ARLINGTON, Va. - Army Lt. Gen. Daniel Hokanson took the reins as director of the Army National Guard in a ceremony Friday at the Herbert R. Temple Army National Guard Readiness Center, Arlington Hall Station in Arlington, Virginia.
The outgoing director, Army Lt. Gen. Timothy Kadavy, is set to become the vice chief of the National Guard Bureau, pending Congressional confirmation.
"I've watched [Lt. Gen. Kadavy] work hard for the United States Army, work had for the Army National Guard," said Air Force Gen. Joseph Lengyel, chief of the National Guard Bureau, who hosted the ceremony. "He did a great job."
Hokanson served as the NGB's vice chief prior to taking on his new duties as director of the Army Guard.
"Dan [Lt. Gen. Hokanson] has trained his whole life to be here and to know everything about the Army National Guard, to know everything about the joint force, to know everything about the National Defense Strategy to come here and make the biggest contribution we can as the operational combat reserve of the United States Army," said Lengyel.
A 1986 graduate of the United States Military Academy at West Point, Hokanson served in the active component as a helicopter pilot and took on a variety of leadership roles before transitioning to the Oregon Army National Guard in 1995.
"[He is] an academy graduate, deployed to Panama, deployed to Iraq, led a brigade in Iraq, lead a brigade in Afghanistan. He's done all that and had the strategic jobs," said Lengyel.
Hokanson served as the adjutant general of the Oregon National Guard as well as the civil affairs officer and then deputy commander of U.S. Northern Command.
But, he said, he's looking forward to the challenges ahead as director of the Army Guard.
"Gen. Lengyel, I want to personally thank you for allowing me to serve as the 21st director of the Army National Guard and for all I have learned from you over the past three-and-a-half years as your vice," Hokanson said during the ceremony. "I am sincerely humbled by this incredible opportunity and look forward to continuing to serve the Soldiers, civilians and families of our Army National Guard."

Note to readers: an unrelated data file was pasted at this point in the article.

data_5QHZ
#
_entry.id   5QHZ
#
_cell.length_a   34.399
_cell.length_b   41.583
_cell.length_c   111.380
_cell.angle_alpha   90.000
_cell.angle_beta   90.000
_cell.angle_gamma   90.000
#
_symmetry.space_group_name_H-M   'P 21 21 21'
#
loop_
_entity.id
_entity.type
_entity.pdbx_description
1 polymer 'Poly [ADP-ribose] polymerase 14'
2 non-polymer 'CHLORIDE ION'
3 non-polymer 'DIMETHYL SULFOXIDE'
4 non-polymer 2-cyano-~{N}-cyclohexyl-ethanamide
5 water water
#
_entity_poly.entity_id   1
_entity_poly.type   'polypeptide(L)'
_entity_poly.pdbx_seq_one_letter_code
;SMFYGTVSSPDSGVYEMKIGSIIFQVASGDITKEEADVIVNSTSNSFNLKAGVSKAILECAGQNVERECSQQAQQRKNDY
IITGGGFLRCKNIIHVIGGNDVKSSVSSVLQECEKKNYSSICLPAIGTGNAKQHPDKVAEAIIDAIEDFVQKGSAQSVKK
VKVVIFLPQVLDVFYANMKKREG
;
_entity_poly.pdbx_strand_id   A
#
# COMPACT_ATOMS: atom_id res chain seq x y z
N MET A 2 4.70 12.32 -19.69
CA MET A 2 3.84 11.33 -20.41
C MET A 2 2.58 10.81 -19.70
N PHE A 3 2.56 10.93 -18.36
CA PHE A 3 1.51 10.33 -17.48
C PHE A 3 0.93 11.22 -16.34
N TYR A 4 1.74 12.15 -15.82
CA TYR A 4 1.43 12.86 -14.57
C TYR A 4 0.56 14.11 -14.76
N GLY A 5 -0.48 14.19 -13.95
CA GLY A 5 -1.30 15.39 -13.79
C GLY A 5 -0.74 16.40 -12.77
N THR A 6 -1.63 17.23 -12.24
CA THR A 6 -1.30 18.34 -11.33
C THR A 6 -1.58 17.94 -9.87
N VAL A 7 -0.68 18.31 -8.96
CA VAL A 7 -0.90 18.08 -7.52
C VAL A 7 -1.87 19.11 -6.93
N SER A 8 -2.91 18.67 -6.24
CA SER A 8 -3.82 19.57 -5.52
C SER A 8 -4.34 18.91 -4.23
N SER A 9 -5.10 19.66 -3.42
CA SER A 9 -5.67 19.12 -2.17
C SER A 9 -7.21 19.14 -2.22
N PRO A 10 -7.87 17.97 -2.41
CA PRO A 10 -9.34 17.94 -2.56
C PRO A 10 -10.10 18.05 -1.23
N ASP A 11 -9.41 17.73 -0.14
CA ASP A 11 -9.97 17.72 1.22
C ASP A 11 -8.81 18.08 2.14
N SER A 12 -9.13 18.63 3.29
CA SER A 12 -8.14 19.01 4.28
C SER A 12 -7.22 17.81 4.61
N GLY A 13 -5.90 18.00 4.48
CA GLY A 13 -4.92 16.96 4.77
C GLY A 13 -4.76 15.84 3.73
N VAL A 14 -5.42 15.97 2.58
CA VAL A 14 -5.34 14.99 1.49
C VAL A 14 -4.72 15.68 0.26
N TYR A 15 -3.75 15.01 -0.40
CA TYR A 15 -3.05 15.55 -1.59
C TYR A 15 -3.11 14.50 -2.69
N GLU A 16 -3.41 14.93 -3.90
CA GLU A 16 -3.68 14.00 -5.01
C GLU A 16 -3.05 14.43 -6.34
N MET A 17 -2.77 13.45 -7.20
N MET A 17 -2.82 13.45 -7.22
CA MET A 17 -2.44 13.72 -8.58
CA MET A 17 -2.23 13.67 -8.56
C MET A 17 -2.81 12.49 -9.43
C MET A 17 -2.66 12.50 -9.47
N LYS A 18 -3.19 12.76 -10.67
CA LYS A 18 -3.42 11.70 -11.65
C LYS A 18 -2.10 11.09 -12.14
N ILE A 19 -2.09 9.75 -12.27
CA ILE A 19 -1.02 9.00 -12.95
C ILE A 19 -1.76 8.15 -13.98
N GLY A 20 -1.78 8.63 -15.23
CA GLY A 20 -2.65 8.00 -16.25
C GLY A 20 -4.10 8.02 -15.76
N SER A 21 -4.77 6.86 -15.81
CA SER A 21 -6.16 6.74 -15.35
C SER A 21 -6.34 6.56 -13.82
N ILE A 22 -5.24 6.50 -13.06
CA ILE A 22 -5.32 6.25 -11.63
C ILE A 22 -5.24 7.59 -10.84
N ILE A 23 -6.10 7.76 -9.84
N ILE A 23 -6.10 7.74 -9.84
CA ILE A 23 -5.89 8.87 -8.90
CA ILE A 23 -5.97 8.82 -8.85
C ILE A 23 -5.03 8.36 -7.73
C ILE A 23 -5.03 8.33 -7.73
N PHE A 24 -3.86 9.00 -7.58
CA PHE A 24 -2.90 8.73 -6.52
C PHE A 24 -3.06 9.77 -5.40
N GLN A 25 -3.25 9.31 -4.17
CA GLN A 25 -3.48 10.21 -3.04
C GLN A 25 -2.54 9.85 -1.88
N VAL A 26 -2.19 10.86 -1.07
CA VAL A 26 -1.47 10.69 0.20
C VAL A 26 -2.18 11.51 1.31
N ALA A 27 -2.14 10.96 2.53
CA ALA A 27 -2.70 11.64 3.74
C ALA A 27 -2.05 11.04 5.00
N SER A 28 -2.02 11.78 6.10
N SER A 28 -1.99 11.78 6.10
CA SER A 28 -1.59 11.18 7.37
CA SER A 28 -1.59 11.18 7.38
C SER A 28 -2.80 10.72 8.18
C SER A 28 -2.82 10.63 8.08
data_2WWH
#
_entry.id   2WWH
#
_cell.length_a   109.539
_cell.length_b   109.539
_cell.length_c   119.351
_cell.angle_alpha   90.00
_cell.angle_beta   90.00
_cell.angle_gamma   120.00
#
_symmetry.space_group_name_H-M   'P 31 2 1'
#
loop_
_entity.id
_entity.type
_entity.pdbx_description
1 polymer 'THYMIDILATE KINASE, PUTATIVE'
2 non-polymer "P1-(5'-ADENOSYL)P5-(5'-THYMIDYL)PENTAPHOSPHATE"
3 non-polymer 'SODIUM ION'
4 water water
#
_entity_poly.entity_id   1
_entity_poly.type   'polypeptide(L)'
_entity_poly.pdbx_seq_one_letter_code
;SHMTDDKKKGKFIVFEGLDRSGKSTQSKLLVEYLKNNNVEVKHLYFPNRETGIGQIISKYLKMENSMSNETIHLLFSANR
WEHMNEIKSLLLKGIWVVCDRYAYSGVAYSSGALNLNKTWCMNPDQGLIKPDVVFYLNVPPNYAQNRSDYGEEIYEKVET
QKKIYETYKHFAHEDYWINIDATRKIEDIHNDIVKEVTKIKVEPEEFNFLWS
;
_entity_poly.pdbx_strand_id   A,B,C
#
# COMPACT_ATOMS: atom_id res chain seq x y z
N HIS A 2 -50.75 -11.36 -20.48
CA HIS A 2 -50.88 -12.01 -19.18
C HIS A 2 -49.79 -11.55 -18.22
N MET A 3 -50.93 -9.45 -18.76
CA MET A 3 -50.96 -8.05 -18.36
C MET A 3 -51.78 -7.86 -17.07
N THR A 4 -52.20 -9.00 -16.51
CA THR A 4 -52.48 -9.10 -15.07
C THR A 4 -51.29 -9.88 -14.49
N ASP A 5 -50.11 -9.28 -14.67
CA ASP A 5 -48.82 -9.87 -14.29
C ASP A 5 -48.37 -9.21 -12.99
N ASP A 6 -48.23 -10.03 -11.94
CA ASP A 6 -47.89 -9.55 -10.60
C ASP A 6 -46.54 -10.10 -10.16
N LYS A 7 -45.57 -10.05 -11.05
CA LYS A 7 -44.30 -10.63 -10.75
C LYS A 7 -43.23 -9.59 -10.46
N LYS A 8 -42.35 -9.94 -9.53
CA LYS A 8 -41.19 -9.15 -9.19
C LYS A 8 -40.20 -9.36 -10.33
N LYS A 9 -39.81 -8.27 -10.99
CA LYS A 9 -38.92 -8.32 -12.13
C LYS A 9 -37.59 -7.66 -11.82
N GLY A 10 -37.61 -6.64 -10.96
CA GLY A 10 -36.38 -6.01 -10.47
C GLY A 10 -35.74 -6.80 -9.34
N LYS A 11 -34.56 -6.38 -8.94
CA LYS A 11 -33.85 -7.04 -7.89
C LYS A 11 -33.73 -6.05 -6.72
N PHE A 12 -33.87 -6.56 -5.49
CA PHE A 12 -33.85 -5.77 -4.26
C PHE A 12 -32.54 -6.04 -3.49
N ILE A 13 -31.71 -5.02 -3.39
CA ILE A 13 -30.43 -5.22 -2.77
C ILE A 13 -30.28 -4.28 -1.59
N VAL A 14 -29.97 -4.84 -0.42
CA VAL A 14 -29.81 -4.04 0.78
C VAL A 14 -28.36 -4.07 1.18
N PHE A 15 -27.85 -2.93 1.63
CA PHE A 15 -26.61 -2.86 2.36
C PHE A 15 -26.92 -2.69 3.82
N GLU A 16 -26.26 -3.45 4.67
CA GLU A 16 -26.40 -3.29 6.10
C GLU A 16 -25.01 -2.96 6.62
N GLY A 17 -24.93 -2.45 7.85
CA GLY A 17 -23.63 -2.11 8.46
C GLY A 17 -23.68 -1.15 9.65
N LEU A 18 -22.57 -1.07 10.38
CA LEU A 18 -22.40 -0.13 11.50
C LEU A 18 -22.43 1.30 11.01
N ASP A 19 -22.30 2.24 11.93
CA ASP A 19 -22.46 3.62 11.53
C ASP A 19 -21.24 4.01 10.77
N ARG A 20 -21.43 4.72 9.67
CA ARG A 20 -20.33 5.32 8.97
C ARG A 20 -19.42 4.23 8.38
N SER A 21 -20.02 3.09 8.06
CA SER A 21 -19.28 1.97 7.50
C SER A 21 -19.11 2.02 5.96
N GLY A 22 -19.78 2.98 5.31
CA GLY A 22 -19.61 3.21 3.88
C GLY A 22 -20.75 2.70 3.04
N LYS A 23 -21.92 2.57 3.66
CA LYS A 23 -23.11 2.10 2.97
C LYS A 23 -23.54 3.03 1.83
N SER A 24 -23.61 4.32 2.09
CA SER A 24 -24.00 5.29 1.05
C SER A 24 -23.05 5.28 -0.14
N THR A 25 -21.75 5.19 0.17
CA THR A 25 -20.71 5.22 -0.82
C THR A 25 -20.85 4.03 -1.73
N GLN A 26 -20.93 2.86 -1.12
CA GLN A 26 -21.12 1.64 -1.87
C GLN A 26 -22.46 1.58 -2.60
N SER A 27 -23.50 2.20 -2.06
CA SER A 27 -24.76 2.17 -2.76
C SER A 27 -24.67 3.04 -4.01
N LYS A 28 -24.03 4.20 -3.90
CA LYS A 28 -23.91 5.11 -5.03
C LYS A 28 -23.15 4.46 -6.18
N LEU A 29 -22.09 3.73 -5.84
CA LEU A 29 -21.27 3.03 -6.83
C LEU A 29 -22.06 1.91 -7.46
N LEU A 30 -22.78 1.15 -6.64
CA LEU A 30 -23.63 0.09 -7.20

For Hokanson, many of those challenges are very different from what were faced in the past.
"As the Army Guard approaches its 383rd birthday later this year, I cannot help but notice our ties to that history," he said. "From the first muster in 1636 to today, our world has seen an incredible transformation and the introduction of new frontiers never imagined by those who gathered that December day in Salem, Massachusetts."
But many things remain the same.
"With all the changes nearly four centuries have brought with them, what has made the National Guard great remains the same -- that's our people," Hokanson said, adding that close to 30,000 Army Guard Soldiers are currently deployed worldwide.
"Nearly 5000 more are directly supporting homeland defense and emergency response missions [ at home]," he said. "Our units compose 39 percent of the Army's operational force and we'll continue to engage across the full spectrum, performing our missions of homeland defense, [supporting the] warfight and building partnerships."
Hokanson said one of his primary focuses as the director is to provide support for the Soldiers of the Army Guard.
"For all of us here in the Army Guard directorate, we must continue to do everything we can to support Soldiers and their formations throughout the 54 [states, territories and the District of Columbia]," he said.
But, he said, it's the leaders and commanders of the Army Guard who ensure success and mission completion.
To our leaders and commanders at every level, thank you," he said. "Your leadership and dedication, your selfless service directly contributes to our readiness and lethality and ensures mission success."
Those leaders also take on one of the most important roles in the Army Guard, said, Hokanson.
"You are charged with one of our greatest responsibilities, to manage our talent and develop the next generation of leaders who will take our places and continue to serve and protect our states and nation," he said. "This awesome responsibility cannot be taken lightly."
And with that, Hokanson said it was time for him to get to work in his new role.
"I'd like to share the simple observation that people may not remember what you say, but they will never forget what you do," Hokanson said. "It's time for me to get to work with all of you to support the 54 states, territories and the District of Columbia and ensure our nation's Army National Guard remains Always Ready, Always There."
Lengyel added that Hokanson is certainly up to the task.
"I think he's going to be a great director of the Army National Guard," he said.